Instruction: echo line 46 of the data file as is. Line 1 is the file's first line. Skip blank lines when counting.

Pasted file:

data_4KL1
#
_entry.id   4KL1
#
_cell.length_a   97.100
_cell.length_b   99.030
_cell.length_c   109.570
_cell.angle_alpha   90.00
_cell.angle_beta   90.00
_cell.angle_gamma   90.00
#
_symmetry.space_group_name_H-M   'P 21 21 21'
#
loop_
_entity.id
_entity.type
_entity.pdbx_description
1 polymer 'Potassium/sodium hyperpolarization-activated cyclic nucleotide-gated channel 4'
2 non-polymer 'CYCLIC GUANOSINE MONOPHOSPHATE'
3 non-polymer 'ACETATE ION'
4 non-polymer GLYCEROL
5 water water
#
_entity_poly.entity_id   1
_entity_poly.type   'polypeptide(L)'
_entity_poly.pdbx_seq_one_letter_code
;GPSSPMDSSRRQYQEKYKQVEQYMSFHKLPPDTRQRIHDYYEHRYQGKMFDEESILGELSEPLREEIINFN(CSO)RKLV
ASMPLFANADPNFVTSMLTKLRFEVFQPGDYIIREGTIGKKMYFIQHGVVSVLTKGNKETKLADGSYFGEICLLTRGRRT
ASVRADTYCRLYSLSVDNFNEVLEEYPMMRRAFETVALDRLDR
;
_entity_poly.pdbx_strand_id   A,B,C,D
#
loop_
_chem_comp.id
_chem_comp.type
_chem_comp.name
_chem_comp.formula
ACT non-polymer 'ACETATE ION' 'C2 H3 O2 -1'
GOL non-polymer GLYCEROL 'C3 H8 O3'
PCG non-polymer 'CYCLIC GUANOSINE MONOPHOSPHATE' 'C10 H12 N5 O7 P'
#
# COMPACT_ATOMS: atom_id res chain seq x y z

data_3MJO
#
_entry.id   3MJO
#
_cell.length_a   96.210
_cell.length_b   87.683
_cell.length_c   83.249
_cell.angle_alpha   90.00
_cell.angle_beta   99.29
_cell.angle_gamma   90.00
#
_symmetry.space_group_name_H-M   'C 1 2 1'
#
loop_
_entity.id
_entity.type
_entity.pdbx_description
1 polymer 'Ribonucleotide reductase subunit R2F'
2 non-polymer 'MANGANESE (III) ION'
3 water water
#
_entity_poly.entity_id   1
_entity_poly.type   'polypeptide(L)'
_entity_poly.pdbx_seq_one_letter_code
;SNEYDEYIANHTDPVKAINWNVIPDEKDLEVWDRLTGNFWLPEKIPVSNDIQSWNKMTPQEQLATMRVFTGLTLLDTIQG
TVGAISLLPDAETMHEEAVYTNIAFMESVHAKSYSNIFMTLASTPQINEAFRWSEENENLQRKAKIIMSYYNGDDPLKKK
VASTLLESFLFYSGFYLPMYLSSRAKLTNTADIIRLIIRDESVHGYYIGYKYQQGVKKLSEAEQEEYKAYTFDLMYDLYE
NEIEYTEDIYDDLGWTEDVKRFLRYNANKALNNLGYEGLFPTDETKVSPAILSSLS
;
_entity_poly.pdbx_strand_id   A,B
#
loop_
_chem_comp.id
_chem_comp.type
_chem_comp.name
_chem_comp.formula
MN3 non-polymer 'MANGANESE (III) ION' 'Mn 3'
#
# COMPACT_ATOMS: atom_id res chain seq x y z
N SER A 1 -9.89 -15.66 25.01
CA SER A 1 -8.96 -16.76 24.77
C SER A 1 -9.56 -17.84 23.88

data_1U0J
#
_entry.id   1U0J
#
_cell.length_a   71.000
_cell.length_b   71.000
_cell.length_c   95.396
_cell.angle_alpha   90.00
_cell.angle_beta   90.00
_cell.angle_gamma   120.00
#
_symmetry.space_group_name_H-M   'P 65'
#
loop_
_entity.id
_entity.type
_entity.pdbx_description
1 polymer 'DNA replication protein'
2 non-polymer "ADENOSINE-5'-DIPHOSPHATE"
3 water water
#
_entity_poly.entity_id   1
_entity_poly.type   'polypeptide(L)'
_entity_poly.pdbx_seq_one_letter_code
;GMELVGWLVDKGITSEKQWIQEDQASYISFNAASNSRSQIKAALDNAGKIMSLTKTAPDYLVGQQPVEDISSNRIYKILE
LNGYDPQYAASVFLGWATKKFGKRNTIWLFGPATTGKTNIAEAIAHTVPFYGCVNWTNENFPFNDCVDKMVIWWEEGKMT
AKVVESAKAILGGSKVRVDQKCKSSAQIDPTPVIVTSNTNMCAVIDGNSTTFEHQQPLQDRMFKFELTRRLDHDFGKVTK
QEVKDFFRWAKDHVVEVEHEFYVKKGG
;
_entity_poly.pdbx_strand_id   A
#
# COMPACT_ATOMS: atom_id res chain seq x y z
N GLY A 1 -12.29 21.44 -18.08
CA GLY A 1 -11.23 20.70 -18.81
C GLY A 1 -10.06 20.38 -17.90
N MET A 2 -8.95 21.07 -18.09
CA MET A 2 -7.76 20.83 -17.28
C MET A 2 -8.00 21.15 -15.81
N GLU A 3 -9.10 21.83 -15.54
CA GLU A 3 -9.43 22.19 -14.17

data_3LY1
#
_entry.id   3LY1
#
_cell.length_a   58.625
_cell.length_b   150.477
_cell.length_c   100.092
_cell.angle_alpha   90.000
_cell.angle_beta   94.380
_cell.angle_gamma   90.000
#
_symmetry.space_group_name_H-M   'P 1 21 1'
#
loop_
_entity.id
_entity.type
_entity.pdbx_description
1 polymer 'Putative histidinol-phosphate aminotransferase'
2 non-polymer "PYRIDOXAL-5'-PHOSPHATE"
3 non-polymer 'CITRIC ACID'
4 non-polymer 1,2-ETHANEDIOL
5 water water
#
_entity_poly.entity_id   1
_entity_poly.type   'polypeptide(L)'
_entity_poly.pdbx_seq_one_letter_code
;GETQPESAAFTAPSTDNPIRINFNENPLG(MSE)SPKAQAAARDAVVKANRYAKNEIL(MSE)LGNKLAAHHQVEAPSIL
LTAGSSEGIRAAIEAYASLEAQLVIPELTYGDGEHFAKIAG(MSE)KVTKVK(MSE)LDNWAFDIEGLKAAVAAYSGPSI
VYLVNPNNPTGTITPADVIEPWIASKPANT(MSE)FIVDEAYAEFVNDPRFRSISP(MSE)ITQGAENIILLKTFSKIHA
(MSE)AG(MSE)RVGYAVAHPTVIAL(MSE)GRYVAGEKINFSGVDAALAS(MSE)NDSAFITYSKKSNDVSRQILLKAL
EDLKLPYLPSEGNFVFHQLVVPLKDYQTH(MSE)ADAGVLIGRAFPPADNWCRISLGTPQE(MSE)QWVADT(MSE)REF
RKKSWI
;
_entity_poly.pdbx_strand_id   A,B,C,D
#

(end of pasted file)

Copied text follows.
#